Tuesday, November 29, 2005


The last couple of weeks have been hectic.
Last weekend, a bunch of us took a Friday night bus to Goa, to throw a bachelor party for Vikas. It wasn't too crazy but we did spend the entire weekend relaxing, getting massages, drinking (banana milkshake mixed with Old Monk dark rum was the unofficial beverage sponsor) and eating (goan spicy sausage, prawn-curry-and-rice, prawn-stuffed-papad).

This past Friday afternoon, S and I flew to Kolkotta to attend Naveen's wedding. We went out for dinner and drinks with some of his highschool friends on Friday night, and followed it with an evening of gambling. I don't gamble on principle, but it looked like a lot of fun and I was pretty tempted to join in. Instead I sat back and enjoyed the Black Label that Sahel graciously provided. On Saturday we ate, did a superfast city tour (the Victorial Memorial is breathtaking; S ate some Mishti Dahi, Roshogollas, and Sondesh), came back and ate again, and then got ready for the evening reception (yes, they had a reception before their wedding). The reception was at an amazing location next to some body of water. They had fireworks, candles floating on the water, unimaginable amounts of food (I guess the latest thing in Indian weddings is to have a bunch of food stalls where you can get different types of food; they had everything from mediterranian and domino's pizza, to north indian and chaat).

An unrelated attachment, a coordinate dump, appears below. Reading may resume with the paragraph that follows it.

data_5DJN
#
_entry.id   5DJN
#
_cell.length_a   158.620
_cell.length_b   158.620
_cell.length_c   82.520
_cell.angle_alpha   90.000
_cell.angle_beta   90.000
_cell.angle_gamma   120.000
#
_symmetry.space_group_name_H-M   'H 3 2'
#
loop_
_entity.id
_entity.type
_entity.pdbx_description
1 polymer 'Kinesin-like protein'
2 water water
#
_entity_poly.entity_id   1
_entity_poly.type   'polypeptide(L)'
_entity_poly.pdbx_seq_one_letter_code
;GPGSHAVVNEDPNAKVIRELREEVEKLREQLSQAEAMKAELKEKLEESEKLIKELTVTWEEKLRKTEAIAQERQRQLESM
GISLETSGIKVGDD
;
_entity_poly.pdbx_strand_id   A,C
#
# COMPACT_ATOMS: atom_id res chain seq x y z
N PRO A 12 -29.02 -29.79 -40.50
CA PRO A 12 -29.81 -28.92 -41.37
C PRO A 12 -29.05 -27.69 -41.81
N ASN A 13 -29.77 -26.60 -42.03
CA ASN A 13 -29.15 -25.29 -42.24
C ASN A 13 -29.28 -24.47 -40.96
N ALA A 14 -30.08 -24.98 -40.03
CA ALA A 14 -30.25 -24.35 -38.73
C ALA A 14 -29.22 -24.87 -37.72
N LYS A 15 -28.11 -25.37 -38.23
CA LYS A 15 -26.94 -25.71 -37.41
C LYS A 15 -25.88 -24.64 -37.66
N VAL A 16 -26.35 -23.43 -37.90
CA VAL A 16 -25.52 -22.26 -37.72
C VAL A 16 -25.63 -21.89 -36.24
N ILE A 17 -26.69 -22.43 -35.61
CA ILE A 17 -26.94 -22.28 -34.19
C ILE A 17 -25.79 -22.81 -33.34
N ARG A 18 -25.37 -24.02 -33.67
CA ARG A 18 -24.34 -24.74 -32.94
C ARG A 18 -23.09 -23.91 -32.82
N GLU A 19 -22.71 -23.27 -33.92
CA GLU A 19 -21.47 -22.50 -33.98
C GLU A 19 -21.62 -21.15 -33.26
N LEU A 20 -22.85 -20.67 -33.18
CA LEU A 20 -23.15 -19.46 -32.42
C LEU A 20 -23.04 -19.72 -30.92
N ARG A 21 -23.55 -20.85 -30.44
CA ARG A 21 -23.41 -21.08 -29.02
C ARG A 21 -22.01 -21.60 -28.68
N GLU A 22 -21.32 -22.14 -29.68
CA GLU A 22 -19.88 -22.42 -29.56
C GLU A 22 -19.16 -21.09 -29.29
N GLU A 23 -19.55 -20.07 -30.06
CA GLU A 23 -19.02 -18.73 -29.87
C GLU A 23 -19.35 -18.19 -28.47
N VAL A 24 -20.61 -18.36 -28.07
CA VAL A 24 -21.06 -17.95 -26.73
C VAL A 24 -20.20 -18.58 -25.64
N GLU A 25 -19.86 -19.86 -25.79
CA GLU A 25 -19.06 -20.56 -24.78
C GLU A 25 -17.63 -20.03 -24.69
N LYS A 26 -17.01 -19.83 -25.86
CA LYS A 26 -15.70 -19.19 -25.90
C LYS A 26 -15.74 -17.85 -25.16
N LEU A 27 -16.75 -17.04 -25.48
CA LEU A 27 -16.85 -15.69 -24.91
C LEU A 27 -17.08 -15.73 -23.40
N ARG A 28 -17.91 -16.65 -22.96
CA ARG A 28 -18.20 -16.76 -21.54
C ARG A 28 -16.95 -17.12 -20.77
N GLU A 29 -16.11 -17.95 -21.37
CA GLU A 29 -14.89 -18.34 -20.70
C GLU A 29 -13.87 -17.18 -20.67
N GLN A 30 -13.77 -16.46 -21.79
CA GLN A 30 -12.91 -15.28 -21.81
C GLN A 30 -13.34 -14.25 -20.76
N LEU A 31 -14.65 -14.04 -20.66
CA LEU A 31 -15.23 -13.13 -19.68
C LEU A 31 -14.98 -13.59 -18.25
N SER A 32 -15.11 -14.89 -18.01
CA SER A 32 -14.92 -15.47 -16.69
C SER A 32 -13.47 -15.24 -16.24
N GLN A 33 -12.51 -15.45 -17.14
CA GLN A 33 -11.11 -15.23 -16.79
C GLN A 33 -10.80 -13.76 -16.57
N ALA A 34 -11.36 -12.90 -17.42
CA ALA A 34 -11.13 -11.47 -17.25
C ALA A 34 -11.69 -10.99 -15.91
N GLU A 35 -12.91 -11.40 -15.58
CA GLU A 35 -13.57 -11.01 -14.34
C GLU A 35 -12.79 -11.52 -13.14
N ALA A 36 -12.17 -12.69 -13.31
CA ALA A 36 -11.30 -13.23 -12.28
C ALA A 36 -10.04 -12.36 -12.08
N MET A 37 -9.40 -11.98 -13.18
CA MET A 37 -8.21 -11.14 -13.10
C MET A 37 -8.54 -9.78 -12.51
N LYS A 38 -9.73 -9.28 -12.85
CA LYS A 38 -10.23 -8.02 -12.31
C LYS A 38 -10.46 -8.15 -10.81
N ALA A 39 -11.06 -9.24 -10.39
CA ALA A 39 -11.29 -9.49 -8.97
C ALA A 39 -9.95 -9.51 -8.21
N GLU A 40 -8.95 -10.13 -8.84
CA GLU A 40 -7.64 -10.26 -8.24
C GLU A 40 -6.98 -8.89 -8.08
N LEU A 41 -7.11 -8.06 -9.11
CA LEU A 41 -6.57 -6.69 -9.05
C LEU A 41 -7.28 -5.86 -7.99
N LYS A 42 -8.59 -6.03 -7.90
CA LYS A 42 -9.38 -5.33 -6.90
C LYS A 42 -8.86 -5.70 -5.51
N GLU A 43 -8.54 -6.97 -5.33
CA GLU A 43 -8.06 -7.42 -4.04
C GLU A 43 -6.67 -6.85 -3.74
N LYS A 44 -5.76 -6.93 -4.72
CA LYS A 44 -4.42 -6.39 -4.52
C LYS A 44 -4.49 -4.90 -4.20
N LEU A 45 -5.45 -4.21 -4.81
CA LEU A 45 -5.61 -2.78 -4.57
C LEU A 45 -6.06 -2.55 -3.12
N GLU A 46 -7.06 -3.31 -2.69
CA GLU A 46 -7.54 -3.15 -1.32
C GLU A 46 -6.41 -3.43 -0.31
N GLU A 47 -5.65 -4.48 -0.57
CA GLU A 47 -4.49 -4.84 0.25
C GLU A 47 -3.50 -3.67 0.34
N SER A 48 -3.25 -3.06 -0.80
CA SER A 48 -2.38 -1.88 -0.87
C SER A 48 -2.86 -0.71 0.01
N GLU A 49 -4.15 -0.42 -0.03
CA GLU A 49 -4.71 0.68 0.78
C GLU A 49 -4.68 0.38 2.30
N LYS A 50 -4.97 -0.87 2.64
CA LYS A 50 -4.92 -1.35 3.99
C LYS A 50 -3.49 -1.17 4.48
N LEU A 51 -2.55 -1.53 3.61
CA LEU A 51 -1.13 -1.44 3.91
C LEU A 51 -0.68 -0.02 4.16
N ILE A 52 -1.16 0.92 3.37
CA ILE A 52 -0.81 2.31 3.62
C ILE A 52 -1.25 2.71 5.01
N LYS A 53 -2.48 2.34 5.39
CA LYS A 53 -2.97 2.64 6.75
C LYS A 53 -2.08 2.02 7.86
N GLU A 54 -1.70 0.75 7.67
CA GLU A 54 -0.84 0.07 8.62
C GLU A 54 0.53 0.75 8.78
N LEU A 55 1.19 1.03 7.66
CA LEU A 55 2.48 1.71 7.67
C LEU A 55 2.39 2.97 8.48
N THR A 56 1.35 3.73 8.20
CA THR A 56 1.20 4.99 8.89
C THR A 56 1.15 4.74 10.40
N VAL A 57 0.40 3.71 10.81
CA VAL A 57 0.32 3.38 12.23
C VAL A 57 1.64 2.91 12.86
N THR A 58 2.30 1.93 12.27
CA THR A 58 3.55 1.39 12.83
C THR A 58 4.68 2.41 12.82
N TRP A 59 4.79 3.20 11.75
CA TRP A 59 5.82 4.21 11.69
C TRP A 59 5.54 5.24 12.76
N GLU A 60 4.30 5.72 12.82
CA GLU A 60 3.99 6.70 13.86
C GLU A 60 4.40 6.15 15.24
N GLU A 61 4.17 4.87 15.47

On Sunday morning, we took a flight to Delhi and hung out at my parents place in Gurgaon. Monday morning we went to the US Embassy to take care of some business and then drove to Chandigarh for Vikas's wedding.

I missed out on all of the heavy pre-wedding drinking with Vikas (they were up till 6am on Monday morning) but the wedding was awesome. Both Vikas and Pooja looked fantastic. My wife, though, will soon be publishing a treatise on Why Punjabi Weddings Should Not Be Late at Night. The actual wedding ceremony started at about 2am (outdoors) and it was frikkin cold. Luckily, I was wearing a set of heavy wool robes that I picked up in Ladakh earlier this year so I was nice and toasty.

On Tuesday we drove back to Delhi and almost missed our flight back to Bangalore (they had closed check-ins but I had been able to call ahead so they had blocked seats for us). I was extremely stressed out.

Now I'm back and should really get cracking on all of the piled up work.

Wednesday, November 16, 2005


This article from a list apart talks about website usability and how design choices have a serious impact on site performance.

One of the things that I love (and amazes me) about amazon is that they have a really cool framework that allows you to test any design changes to the site. Almost all design changes go through this 'weblab' process which calculates the statistical impact of a certain change on various things (purchases, add-to-carts, etc. - I don't know the actual set of metrics we track).